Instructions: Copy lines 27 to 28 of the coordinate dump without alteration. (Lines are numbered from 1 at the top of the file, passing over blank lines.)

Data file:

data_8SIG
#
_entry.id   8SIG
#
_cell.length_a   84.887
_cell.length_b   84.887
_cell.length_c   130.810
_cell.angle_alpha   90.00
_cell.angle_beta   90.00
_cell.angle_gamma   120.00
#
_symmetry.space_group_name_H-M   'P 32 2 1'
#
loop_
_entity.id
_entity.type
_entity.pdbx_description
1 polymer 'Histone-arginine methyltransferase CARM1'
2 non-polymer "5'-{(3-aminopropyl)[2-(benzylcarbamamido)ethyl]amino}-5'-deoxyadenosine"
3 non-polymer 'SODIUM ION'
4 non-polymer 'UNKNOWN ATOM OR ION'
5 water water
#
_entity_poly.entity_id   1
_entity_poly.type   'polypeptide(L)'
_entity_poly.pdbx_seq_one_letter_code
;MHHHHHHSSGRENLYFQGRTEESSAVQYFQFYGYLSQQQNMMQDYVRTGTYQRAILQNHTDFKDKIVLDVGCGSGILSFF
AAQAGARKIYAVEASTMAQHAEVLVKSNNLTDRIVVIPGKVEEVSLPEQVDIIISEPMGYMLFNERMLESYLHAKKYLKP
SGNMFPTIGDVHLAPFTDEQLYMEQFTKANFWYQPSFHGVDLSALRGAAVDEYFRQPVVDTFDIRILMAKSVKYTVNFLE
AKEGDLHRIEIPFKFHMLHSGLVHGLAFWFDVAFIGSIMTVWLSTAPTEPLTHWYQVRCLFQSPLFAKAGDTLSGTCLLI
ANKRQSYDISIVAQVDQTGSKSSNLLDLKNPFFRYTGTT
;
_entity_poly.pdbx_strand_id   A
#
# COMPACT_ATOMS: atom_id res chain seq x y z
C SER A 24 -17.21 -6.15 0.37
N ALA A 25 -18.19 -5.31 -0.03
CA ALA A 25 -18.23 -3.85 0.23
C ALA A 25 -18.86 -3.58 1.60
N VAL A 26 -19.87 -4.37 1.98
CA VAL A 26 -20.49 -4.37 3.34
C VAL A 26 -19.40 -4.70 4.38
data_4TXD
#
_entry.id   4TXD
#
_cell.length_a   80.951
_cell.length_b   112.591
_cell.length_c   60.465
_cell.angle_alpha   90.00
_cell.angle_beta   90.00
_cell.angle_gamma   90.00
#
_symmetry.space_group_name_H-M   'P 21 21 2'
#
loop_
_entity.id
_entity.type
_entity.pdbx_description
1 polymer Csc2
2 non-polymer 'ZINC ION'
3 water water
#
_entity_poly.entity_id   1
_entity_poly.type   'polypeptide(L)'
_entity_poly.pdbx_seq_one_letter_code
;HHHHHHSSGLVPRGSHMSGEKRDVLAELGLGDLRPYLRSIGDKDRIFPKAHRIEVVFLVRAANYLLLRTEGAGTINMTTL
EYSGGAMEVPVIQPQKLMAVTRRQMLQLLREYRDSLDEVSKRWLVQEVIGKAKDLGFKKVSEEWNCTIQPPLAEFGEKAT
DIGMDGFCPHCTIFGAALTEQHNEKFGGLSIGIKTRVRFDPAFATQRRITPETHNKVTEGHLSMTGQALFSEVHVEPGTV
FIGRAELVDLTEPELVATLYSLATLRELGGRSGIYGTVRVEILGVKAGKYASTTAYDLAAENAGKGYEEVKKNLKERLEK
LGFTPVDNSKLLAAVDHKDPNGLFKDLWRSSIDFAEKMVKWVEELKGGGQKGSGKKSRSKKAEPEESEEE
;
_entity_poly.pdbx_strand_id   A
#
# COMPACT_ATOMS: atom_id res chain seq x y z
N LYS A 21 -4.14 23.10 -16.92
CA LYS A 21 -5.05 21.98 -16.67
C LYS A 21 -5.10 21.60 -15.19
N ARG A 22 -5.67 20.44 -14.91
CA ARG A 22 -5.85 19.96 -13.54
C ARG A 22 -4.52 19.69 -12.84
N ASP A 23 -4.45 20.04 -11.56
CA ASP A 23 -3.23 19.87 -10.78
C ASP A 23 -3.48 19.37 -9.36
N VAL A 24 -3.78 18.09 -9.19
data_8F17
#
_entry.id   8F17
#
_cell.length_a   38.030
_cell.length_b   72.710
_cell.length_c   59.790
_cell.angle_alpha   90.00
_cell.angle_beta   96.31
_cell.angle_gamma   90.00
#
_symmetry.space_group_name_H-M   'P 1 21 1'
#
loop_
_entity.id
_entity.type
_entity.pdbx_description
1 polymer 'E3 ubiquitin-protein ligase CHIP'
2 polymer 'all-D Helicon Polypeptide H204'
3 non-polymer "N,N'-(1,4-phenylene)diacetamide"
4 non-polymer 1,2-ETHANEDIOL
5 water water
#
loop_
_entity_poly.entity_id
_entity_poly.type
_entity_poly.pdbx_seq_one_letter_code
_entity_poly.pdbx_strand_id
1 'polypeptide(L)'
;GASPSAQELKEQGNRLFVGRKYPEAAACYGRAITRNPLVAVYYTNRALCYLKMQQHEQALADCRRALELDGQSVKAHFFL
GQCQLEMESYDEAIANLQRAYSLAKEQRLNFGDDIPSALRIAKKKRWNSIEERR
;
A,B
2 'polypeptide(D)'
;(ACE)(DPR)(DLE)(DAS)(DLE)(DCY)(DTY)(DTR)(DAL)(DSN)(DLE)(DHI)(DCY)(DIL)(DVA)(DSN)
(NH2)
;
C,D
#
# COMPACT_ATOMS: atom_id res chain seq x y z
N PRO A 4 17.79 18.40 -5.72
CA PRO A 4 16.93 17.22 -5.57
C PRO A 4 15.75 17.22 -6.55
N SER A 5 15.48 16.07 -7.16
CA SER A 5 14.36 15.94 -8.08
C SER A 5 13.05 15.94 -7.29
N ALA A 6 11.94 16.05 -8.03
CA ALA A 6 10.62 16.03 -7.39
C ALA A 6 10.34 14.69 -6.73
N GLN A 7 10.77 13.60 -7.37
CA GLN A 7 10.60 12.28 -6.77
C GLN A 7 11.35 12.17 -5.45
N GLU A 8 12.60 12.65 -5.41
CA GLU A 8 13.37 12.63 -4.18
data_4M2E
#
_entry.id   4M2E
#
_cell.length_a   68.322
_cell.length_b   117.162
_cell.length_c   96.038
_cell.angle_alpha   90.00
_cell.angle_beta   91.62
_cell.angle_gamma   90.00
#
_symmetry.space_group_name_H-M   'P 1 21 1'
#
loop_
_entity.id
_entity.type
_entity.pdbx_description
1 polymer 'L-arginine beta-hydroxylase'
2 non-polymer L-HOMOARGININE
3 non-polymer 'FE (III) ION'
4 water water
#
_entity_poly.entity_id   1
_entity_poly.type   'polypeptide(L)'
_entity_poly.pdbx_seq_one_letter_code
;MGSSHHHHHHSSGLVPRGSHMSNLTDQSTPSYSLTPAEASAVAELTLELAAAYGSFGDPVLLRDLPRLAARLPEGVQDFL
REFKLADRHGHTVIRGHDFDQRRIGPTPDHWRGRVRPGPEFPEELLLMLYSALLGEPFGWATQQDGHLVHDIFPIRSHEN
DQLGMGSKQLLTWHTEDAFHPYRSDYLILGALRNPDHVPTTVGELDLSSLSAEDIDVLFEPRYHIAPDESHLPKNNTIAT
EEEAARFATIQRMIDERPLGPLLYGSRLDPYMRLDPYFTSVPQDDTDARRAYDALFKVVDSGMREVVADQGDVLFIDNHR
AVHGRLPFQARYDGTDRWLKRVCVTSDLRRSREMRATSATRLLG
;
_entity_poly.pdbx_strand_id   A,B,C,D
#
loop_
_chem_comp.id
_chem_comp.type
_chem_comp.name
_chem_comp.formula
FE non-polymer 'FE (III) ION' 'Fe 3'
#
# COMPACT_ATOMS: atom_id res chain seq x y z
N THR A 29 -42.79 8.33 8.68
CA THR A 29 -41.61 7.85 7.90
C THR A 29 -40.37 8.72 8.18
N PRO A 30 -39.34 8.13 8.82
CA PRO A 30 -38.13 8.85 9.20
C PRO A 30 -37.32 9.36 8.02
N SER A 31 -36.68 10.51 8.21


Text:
;MHHHHHHSSGRENLYFQGRTEESSAVQYFQFYGYLSQQQNMMQDYVRTGTYQRAILQNHTDFKDKIVLDVGCGSGILSFF
AAQAGARKIYAVEASTMAQHAEVLVKSNNLTDRIVVIPGKVEEVSLPEQVDIIISEPMGYMLFNERMLESYLHAKKYLKP